WHAT IS ECONOMICS?
Economics is the study of human choices and how a society with infinite wants uses scarce resources to maximise welfare. We look at the actions of economic agents including households, firms and governments, how markets work, what happens when markets do not work properly and the management of the national and international economy.
WHY STUDY THIS COURSE?
In addition to the knowledge to help you understand a complicated world, this challenging subject enables you to develop a wide range of skills highly sought after by universities and employers alike. These include the interpretation and analysis of data, building logical chains of reasoning and developing sound judgement of available evidence
WHAT CAN YOU EXPECT FROM ECONOMICS?
The course offers students an opportunity to try and make sense of events that shape our daily lives, from choosing what to have for lunch and how much tax we have to pay, up to the impact of the UK’s decision to leave the European Union. It involves important theory from thinkers both historic and contemporary but seeks to apply it to real events from the past, today and the future.
HOW IS THE COURSE ASSESSED?
You will complete three examinations at the end of the two-year course, including multiple choice, data response and essay questions.
WHO IS THE COURSE SUITABLE FOR?
Students who take an interest in current affairs will enjoy economics as it challenges their preconceptions and encourages them to appreciate differing points of view in light of concrete evidence.
WHAT CAN I DO WITH AN A-LEVEL IN ECONOMICS?
Successful students would be welcomed onto a wide range of degree courses, in both Economics itself and related subject areas, such as accountancy and finance, business and politics. Studies consistently show that Economics graduates are among the highest paid. Career options are varied and include civil service, banking and finance, marketing, business management and education.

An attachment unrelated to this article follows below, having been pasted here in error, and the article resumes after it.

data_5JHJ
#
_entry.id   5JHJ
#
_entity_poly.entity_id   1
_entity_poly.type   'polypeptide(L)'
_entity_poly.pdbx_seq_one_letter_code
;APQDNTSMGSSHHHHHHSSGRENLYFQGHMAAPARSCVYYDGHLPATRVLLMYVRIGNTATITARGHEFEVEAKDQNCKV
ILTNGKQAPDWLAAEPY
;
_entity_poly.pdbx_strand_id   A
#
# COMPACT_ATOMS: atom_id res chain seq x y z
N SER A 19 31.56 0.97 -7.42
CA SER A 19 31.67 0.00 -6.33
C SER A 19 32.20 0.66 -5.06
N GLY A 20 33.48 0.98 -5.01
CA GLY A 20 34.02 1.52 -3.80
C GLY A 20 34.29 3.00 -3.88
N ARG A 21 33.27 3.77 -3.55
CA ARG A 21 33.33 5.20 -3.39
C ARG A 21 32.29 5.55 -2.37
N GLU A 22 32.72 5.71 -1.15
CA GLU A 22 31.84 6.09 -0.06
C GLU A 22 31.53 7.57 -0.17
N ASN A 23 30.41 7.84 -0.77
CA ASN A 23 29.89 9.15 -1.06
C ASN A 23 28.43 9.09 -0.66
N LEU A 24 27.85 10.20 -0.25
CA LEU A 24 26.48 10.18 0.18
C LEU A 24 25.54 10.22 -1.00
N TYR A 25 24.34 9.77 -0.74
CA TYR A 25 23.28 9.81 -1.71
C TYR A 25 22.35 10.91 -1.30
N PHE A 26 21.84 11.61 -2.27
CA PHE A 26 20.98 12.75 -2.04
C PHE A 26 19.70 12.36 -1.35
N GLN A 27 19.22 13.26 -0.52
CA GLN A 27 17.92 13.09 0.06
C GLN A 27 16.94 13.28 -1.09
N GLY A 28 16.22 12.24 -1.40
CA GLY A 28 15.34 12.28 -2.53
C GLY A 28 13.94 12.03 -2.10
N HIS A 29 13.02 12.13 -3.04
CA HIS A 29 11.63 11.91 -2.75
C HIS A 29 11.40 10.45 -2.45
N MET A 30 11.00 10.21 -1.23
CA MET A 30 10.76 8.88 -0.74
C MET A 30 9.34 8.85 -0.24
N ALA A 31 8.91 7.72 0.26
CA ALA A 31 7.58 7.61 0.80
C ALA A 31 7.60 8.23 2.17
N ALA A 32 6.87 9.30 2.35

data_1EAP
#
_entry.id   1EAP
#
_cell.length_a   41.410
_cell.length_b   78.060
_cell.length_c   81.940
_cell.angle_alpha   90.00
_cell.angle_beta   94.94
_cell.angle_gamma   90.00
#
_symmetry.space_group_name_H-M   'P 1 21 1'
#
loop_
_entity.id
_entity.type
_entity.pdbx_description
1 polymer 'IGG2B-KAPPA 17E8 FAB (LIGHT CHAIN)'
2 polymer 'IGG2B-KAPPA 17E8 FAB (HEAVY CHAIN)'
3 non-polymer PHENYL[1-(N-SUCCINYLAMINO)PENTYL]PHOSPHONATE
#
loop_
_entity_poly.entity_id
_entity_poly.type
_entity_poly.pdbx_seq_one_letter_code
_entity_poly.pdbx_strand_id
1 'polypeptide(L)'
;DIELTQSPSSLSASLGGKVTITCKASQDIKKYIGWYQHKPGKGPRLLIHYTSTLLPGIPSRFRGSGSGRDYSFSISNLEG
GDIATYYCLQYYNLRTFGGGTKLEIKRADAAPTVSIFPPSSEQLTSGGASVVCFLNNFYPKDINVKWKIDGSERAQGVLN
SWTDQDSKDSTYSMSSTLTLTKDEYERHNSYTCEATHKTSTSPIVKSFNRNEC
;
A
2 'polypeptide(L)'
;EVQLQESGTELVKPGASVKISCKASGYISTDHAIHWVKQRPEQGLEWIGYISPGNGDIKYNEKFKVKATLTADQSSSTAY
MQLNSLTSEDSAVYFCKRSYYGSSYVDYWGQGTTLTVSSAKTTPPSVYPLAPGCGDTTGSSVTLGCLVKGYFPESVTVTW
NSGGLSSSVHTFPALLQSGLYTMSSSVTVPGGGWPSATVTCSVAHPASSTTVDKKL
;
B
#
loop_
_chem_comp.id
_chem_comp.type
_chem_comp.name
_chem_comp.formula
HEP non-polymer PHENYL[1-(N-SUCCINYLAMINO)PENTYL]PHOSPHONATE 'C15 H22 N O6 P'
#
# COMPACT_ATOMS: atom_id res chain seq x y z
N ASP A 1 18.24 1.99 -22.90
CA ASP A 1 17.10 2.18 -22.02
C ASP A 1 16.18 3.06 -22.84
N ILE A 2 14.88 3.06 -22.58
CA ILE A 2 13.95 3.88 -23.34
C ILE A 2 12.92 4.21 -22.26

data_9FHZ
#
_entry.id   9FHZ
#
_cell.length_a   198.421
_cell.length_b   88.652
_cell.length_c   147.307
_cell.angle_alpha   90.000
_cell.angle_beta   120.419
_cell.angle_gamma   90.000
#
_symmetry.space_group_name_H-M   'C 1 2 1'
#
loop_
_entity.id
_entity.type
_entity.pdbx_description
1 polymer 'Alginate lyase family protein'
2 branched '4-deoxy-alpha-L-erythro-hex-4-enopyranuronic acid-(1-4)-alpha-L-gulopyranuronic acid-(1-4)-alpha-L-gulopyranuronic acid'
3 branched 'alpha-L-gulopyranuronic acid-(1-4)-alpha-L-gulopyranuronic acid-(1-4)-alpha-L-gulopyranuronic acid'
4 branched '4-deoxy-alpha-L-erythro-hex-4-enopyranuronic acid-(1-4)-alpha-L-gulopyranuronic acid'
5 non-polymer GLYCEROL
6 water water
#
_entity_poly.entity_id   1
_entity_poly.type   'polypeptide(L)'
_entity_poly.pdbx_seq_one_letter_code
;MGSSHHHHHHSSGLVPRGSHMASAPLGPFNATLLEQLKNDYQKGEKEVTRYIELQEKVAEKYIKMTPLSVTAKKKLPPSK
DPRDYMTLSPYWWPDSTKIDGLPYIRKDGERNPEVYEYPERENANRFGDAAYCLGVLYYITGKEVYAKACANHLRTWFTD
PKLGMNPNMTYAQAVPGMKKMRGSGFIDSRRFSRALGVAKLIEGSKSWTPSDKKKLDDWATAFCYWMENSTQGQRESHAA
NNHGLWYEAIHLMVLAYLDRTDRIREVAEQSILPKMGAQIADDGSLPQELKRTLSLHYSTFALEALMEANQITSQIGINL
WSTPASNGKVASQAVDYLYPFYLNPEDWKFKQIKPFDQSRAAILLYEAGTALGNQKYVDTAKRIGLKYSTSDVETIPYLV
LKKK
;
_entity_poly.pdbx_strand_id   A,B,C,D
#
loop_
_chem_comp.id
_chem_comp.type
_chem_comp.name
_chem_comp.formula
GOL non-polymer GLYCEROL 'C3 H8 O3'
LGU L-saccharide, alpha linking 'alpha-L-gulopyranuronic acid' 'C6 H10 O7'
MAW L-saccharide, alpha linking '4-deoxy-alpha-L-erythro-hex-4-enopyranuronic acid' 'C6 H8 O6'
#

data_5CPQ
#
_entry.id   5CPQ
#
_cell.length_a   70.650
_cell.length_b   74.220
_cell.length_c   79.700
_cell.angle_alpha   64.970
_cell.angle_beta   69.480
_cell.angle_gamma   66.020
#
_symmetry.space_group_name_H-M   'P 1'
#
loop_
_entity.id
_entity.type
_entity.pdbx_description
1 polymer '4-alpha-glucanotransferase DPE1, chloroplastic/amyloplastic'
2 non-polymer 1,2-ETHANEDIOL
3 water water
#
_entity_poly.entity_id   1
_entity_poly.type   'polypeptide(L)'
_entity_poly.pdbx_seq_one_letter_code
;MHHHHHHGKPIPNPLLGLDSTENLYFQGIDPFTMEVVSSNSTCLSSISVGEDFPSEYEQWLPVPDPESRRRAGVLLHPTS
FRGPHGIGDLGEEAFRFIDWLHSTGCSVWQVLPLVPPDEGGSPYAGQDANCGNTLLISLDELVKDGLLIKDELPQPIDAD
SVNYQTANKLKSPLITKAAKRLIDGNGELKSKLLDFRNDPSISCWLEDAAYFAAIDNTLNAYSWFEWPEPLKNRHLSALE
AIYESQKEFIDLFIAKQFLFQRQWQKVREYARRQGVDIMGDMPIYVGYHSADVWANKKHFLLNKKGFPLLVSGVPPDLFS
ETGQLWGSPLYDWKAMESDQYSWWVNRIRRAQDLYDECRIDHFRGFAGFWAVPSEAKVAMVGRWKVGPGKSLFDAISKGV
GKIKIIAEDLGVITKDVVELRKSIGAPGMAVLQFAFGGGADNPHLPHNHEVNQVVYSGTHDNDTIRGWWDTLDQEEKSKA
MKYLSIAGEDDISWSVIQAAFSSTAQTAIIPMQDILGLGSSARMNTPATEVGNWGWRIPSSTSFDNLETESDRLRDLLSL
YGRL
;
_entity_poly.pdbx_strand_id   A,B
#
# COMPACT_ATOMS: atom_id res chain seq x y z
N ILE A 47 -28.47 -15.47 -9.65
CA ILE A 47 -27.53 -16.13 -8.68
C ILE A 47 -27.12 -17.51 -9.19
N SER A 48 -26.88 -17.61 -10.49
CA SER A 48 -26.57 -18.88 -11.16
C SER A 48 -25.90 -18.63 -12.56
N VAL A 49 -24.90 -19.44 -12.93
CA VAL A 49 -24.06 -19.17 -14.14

WHAT WILL I STUDY?
The specification is split into two main sections, the first section introduces you to microeconomic issues and the second section covers mainly macroeconomic issues. Microeconomics is a branch of economics that studies the behaviour of individuals and small firms in making decisions on the allocation of limited resources. This is in contrast to macroeconomics, which involves the “sum total of economic activity, dealing with the issues of growth, inflation, and unemployment.
- Why prices for different goods and services are at different levels and the forces that might make them change.
- Why some people earn more than others, what causes inequality in different economies and to what extent does this matter?
- The extent to which all goods and services (such as health and education) should be provided through the market and the case for governments intervening in the supply of some goods and services with taxes, laws or in some cases subsidies and state provision.
- How firms compete with one another, the consequences of monopoly power and the need for regulation.
- The forces influencing the success of the UK and other global economies and models that can be used to analyse these forces.
- The sets of policies available to the UK government to make the economy stronger, and the limits to those policies apparent in the present economic circumstances.
- Different schools of economic thought and how different underpinning beliefs will influence policy recommendations.
- Further, more detailed analysis of the big issues facing countries such as unemployment, inflation, growth, government debt and the Balance of Payments.
- In-depth analysis of the issues affecting less developed economies, why some poorer countries have succeeded in growing quickly, whereas others are still desperately poor.
ADDITIONAL ACTIVITIES WITHIN THIS SUBJECT
Economics students have the opportunity to participate in competitions such as the Investor Challenge, The Bank of England and The Times 2.0 challenge and the ICAEW BASE competition.